Racial Wealth Gap

  • Study ties black-white wealth gap to stubborn disparities in real estate, By Michael Fletcher, February 26, 2013, Washington Post: “The large and growing wealth gap separating white and black families is the product of stubborn barriers that disproportionately consign African Americans to less-valuable real estate and lower-paying jobs, according to a new study. A long-term examination of the financial lives of black and white Americans revealed that African Americans typically face a subtle but persistent opportunity gap that has served to widen financial disparities remaining from a long history of overt discrimination, according to a report to be released Wednesday by Brandeis University’s Institute on Assets and Social Policy…”
  • Study shows racial wealth gap continues to widen, By Christine Dugas, February 27, 2013, USA Today: “Years after the civil rights movement, racial inequality continues to deepen. The wealth gap between white and African-American families has nearly tripled over 25 years, according to a study released today by the Institute on Assets and Social Policy at Brandeis University. Although African-American family income has increased over time, white families have accumulated much more wealth. By tracking families, the study found that the gap between white and African-American family wealth increased from $85,070 in 1984 to $236,500 in 2009…”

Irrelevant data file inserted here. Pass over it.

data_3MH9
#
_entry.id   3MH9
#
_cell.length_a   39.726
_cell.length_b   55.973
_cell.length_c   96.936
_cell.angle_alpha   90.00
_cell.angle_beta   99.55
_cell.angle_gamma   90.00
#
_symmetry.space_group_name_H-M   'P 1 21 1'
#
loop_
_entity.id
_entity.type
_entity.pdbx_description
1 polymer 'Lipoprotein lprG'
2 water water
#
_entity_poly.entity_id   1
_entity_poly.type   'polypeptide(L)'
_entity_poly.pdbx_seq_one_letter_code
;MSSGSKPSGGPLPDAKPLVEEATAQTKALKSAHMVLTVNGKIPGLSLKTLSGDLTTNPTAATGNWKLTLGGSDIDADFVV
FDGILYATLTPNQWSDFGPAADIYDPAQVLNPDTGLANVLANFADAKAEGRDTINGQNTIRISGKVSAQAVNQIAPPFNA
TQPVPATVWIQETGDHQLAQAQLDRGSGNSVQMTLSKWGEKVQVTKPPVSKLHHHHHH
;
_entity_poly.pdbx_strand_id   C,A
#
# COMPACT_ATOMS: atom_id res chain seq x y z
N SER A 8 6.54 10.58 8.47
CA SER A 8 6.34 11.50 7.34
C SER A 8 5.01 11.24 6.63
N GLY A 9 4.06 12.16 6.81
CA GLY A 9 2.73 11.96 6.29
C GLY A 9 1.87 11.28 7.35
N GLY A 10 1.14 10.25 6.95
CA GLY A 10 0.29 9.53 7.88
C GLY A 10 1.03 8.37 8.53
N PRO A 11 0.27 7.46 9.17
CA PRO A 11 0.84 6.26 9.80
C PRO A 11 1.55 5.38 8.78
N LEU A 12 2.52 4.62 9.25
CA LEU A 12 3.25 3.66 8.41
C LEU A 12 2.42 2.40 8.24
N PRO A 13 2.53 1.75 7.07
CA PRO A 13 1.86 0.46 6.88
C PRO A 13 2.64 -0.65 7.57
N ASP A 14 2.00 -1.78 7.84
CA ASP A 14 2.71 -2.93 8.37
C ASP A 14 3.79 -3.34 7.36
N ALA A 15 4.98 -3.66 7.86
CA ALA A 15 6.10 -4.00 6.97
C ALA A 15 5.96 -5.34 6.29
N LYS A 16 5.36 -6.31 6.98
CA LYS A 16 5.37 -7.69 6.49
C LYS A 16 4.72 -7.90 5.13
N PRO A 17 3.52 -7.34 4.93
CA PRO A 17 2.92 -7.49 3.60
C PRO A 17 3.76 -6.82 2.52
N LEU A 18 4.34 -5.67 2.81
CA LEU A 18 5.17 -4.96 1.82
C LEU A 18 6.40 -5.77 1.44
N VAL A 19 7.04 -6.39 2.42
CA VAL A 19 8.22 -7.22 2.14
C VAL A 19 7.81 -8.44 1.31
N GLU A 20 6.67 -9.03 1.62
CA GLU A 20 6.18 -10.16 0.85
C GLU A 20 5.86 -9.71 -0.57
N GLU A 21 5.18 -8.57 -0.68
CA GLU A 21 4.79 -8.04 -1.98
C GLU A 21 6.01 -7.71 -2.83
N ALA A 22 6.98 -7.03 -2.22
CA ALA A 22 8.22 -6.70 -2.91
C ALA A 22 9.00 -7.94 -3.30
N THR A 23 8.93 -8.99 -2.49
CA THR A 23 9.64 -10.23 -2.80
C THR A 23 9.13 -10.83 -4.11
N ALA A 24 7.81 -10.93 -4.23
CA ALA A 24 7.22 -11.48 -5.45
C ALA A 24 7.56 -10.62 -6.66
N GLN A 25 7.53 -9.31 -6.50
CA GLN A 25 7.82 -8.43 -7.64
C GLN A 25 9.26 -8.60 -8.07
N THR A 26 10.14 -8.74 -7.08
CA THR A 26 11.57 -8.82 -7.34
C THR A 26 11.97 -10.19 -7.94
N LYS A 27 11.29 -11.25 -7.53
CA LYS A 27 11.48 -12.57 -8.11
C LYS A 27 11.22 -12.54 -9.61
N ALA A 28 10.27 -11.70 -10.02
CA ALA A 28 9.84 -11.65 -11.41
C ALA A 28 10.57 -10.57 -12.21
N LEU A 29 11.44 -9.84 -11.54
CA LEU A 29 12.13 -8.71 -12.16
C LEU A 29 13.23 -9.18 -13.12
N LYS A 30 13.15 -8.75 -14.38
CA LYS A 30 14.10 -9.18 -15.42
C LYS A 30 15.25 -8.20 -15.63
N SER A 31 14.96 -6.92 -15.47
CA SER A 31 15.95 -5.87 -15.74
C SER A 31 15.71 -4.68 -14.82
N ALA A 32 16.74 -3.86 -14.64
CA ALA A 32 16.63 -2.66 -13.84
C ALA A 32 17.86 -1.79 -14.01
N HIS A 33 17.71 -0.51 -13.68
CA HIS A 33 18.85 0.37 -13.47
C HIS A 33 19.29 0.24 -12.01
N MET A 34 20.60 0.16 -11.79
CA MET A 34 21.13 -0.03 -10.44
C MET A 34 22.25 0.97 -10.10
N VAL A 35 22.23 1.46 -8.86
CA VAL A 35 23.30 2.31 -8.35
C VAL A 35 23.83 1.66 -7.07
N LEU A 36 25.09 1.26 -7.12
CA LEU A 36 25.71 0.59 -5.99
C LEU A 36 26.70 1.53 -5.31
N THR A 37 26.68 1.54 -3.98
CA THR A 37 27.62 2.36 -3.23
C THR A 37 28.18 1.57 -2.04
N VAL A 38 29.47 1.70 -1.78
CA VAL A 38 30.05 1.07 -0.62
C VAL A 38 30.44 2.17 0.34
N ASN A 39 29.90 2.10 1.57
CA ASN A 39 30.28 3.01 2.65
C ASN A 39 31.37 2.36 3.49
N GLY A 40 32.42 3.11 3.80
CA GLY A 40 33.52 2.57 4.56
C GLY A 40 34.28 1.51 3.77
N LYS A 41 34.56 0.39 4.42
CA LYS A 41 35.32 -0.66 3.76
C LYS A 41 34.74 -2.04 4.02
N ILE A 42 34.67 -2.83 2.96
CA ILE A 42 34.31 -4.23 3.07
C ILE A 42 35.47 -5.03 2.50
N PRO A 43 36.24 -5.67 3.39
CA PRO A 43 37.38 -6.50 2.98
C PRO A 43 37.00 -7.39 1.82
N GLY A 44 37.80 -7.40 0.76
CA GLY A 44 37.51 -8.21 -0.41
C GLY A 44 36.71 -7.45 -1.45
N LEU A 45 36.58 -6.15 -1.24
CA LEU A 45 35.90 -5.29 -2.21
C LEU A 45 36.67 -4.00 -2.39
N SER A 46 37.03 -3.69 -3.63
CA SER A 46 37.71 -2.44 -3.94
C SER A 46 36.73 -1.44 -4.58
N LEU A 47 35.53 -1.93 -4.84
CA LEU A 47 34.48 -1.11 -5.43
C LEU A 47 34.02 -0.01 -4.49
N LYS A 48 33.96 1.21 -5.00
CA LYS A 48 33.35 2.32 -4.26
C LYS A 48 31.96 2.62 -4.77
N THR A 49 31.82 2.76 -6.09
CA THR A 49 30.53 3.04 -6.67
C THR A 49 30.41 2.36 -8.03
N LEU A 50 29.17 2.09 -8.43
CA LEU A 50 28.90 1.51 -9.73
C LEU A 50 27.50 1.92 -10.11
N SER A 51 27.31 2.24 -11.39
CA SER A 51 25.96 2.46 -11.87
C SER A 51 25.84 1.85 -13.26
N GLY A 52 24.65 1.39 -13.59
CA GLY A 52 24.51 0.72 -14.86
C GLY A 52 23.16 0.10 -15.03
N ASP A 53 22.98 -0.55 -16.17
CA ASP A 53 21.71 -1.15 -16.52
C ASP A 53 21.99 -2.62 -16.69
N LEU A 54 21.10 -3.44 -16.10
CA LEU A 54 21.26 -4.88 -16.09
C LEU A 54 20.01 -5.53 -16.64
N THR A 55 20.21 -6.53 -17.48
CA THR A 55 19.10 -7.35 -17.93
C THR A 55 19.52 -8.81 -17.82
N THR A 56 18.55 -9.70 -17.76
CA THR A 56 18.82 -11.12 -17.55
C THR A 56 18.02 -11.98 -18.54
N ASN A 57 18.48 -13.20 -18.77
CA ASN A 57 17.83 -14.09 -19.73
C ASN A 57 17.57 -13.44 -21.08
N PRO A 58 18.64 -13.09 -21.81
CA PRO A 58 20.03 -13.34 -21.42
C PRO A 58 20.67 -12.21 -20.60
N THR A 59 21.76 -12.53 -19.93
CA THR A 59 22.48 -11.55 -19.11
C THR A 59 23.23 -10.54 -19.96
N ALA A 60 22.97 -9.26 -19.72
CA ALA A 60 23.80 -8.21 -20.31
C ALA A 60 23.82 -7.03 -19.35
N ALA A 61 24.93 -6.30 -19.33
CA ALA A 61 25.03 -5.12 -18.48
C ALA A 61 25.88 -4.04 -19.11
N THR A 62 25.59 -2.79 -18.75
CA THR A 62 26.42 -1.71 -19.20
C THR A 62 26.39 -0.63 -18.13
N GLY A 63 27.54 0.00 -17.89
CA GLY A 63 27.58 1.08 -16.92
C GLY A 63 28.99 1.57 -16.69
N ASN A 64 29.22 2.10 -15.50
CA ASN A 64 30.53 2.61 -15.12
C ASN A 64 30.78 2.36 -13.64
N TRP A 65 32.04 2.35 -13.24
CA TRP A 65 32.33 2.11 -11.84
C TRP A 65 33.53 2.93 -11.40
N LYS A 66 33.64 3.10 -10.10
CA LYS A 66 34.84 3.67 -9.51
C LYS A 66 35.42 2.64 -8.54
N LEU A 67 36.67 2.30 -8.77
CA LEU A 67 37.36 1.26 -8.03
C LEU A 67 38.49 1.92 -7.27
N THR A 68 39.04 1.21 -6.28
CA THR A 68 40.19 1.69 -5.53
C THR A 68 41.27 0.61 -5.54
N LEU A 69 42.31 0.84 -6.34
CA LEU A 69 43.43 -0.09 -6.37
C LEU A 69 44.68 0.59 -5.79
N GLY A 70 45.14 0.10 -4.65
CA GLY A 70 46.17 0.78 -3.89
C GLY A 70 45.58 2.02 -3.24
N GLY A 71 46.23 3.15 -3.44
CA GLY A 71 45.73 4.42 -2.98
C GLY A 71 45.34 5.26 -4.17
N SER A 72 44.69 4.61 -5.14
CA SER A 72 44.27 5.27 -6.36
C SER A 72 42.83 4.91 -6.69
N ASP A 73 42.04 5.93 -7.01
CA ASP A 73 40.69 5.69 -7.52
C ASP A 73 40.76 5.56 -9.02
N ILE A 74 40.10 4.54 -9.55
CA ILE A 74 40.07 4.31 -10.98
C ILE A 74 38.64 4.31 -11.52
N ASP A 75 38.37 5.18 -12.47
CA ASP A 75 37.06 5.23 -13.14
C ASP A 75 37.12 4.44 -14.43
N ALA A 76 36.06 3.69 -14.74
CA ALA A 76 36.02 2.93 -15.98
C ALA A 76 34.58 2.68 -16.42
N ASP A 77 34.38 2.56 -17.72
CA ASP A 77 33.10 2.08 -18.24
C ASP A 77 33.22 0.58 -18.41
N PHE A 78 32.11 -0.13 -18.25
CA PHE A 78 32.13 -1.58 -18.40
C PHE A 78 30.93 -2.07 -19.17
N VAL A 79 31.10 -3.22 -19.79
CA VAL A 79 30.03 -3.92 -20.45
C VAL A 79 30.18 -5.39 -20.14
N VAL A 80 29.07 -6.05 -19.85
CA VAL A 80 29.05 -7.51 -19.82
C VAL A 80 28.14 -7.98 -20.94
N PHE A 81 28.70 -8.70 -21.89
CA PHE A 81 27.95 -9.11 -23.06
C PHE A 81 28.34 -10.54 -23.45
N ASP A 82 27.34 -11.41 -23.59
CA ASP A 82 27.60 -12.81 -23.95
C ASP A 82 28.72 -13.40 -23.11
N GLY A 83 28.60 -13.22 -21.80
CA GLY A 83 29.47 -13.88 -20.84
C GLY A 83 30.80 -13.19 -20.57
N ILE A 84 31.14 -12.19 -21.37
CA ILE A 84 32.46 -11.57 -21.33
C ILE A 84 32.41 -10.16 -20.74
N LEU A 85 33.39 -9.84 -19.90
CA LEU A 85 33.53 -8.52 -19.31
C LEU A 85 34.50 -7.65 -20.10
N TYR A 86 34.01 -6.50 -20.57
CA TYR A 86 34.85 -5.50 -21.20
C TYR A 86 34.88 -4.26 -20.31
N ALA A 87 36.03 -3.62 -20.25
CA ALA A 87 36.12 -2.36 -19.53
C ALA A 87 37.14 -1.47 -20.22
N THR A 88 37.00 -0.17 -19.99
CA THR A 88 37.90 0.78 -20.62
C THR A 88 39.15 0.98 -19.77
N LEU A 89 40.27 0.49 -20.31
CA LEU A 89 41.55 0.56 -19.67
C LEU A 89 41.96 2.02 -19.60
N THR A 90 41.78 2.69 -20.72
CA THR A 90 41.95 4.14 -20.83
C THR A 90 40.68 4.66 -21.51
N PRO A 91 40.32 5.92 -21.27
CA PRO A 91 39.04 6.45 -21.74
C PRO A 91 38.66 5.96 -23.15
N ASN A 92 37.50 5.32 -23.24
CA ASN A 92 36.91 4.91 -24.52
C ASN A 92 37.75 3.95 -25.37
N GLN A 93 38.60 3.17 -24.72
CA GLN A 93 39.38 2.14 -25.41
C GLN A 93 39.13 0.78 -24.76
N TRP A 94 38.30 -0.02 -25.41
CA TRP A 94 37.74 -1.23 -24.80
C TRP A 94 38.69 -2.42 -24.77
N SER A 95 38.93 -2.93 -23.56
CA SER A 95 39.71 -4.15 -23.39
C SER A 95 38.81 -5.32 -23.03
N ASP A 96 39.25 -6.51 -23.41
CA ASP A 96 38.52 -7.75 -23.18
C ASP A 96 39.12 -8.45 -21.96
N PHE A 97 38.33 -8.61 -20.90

Inequality and the Family

Economic Inequality and the Changing Family, By Jason DeParle, July 14, 2012, New York Times: “As my article this weekend about two families in Ann Arbor, Mich., points out, the widening in many measures of inequality can be traced in part to changes in marriage patterns, rather than just changes in individual earnings. A number of scholars have looked at the varied dimensions of this thesis — growing inequality, changes in family structure, and the connection between the two. Here is a look at some of their findings. On inequality: An interesting pattern over the last four decades is that inequality has grown much faster for households with children than it has for households over all — an indication that changes in family structure (as opposed to wages and employment alone) have increased inequality. Bruce Western and Tracey Shollenberger of the Harvard sociology department compared households at the 90th percentile and the 10th percentile. In 1970, the top households had 8.9 times the income of the bottom. By 2011 they had nearly 11.7 times as much. . .”